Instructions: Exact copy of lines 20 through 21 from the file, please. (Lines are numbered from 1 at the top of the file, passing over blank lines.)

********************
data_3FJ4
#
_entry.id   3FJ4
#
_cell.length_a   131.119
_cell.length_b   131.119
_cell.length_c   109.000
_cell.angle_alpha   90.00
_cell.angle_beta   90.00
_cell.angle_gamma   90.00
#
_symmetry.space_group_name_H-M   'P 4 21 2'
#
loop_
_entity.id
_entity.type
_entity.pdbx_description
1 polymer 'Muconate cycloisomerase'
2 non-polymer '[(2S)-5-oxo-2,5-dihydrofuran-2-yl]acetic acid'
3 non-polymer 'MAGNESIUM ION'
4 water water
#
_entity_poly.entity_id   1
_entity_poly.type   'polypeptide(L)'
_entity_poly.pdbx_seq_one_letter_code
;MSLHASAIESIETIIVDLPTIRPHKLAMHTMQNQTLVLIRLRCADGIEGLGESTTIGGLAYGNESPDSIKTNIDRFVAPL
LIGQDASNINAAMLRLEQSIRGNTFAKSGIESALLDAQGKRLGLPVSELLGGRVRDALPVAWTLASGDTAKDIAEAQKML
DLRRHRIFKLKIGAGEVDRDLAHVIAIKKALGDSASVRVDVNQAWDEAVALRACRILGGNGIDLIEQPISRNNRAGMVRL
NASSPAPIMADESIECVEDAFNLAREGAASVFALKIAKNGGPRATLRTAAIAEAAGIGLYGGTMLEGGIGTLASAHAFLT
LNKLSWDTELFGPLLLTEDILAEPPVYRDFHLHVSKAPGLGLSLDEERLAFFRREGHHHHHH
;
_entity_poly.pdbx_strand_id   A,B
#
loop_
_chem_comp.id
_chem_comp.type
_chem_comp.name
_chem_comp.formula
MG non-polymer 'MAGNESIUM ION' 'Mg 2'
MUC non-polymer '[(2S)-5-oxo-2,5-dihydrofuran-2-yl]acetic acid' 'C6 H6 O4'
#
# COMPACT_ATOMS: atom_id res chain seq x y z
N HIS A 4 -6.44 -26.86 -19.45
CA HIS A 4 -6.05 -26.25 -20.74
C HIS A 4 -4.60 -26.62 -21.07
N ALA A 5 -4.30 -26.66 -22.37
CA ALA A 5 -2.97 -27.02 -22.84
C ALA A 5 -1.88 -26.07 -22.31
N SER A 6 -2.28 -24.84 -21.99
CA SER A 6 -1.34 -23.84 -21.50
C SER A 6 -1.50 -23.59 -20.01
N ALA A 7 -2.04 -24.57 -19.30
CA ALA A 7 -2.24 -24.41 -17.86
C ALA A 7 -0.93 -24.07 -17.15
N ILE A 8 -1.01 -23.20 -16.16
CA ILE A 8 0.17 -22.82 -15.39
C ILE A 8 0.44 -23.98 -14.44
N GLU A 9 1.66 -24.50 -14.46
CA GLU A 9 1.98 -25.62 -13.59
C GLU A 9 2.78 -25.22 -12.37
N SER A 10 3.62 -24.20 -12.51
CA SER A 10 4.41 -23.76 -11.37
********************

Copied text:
3 non-polymer 'MAGNESIUM ION'
4 water water